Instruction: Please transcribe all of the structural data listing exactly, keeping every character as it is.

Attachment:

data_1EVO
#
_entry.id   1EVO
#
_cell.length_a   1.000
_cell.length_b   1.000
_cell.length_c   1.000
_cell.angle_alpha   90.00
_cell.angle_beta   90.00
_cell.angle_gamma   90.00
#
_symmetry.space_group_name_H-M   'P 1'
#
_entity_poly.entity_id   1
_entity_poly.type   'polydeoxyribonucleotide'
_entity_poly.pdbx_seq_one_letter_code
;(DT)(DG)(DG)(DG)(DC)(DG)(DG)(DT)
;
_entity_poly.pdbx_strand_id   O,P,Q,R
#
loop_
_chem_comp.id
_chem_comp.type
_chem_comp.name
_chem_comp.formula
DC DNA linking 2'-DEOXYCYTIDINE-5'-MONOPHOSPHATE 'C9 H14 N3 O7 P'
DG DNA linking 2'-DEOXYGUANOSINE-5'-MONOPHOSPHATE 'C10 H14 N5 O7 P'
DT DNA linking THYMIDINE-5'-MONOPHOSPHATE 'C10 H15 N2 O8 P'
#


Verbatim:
data_1EVO
#
_entry.id   1EVO
#
_cell.length_a   1.000
_cell.length_b   1.000
_cell.length_c   1.000
_cell.angle_alpha   90.00
_cell.angle_beta   90.00
_cell.angle_gamma   90.00
#
_symmetry.space_group_name_H-M   'P 1'
#
_entity_poly.entity_id   1
_entity_poly.type   'polydeoxyribonucleotide'
_entity_poly.pdbx_seq_one_letter_code
;(DT)(DG)(DG)(DG)(DC)(DG)(DG)(DT)
;
_entity_poly.pdbx_strand_id   O,P,Q,R
#
loop_
_chem_comp.id
_chem_comp.type
_chem_comp.name
_chem_comp.formula
DC DNA linking 2'-DEOXYCYTIDINE-5'-MONOPHOSPHATE 'C9 H14 N3 O7 P'
DG DNA linking 2'-DEOXYGUANOSINE-5'-MONOPHOSPHATE 'C10 H14 N5 O7 P'
DT DNA linking THYMIDINE-5'-MONOPHOSPHATE 'C10 H15 N2 O8 P'
#